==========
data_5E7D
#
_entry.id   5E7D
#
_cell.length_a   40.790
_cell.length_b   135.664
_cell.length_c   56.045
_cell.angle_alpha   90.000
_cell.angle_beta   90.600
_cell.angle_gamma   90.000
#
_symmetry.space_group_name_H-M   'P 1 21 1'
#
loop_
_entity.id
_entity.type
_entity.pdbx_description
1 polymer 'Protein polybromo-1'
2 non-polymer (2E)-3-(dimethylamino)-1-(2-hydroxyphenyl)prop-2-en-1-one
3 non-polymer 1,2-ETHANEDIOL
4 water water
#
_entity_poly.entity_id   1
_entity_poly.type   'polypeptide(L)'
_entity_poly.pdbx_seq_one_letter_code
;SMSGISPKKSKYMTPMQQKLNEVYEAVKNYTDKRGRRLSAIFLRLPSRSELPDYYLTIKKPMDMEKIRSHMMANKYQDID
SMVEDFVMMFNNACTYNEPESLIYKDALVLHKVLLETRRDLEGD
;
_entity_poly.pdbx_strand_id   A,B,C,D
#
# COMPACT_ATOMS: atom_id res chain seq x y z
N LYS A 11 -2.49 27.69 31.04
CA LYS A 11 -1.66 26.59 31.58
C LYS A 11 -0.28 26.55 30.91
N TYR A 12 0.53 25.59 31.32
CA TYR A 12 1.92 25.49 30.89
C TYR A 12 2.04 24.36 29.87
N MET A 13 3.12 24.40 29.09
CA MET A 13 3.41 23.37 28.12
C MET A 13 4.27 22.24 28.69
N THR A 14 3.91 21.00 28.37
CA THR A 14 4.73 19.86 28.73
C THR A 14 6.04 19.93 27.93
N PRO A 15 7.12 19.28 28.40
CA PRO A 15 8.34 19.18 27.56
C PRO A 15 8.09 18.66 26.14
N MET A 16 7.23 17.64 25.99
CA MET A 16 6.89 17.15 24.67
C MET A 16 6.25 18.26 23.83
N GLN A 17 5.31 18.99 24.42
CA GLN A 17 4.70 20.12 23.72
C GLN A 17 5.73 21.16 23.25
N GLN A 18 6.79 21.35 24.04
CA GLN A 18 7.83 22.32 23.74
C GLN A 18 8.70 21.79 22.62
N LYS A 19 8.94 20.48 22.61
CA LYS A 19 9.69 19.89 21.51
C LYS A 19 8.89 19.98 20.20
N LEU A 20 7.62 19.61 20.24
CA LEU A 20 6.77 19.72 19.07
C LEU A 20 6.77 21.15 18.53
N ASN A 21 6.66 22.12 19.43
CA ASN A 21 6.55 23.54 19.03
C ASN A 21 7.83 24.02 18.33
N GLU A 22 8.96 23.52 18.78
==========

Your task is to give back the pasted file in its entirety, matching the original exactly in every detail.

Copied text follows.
data_5E7D
#
_entry.id   5E7D
#
_cell.length_a   40.790
_cell.length_b   135.664
_cell.length_c   56.045
_cell.angle_alpha   90.000
_cell.angle_beta   90.600
_cell.angle_gamma   90.000
#
_symmetry.space_group_name_H-M   'P 1 21 1'
#
loop_
_entity.id
_entity.type
_entity.pdbx_description
1 polymer 'Protein polybromo-1'
2 non-polymer (2E)-3-(dimethylamino)-1-(2-hydroxyphenyl)prop-2-en-1-one
3 non-polymer 1,2-ETHANEDIOL
4 water water
#
_entity_poly.entity_id   1
_entity_poly.type   'polypeptide(L)'
_entity_poly.pdbx_seq_one_letter_code
;SMSGISPKKSKYMTPMQQKLNEVYEAVKNYTDKRGRRLSAIFLRLPSRSELPDYYLTIKKPMDMEKIRSHMMANKYQDID
SMVEDFVMMFNNACTYNEPESLIYKDALVLHKVLLETRRDLEGD
;
_entity_poly.pdbx_strand_id   A,B,C,D
#
# COMPACT_ATOMS: atom_id res chain seq x y z
N LYS A 11 -2.49 27.69 31.04
CA LYS A 11 -1.66 26.59 31.58
C LYS A 11 -0.28 26.55 30.91
N TYR A 12 0.53 25.59 31.32
CA TYR A 12 1.92 25.49 30.89
C TYR A 12 2.04 24.36 29.87
N MET A 13 3.12 24.40 29.09
CA MET A 13 3.41 23.37 28.12
C MET A 13 4.27 22.24 28.69
N THR A 14 3.91 21.00 28.37
CA THR A 14 4.73 19.86 28.73
C THR A 14 6.04 19.93 27.93
N PRO A 15 7.12 19.28 28.40
CA PRO A 15 8.34 19.18 27.56
C PRO A 15 8.09 18.66 26.14
N MET A 16 7.23 17.64 25.99
CA MET A 16 6.89 17.15 24.67
C MET A 16 6.25 18.26 23.83
N GLN A 17 5.31 18.99 24.42
CA GLN A 17 4.70 20.12 23.72
C GLN A 17 5.73 21.16 23.25
N GLN A 18 6.79 21.35 24.04
CA GLN A 18 7.83 22.32 23.74
C GLN A 18 8.70 21.79 22.62
N LYS A 19 8.94 20.48 22.61
CA LYS A 19 9.69 19.89 21.51
C LYS A 19 8.89 19.98 20.20
N LEU A 20 7.62 19.61 20.24
CA LEU A 20 6.77 19.72 19.07
C LEU A 20 6.77 21.15 18.53
N ASN A 21 6.66 22.12 19.43
CA ASN A 21 6.55 23.54 19.03
C ASN A 21 7.83 24.02 18.33
N GLU A 22 8.96 23.52 18.78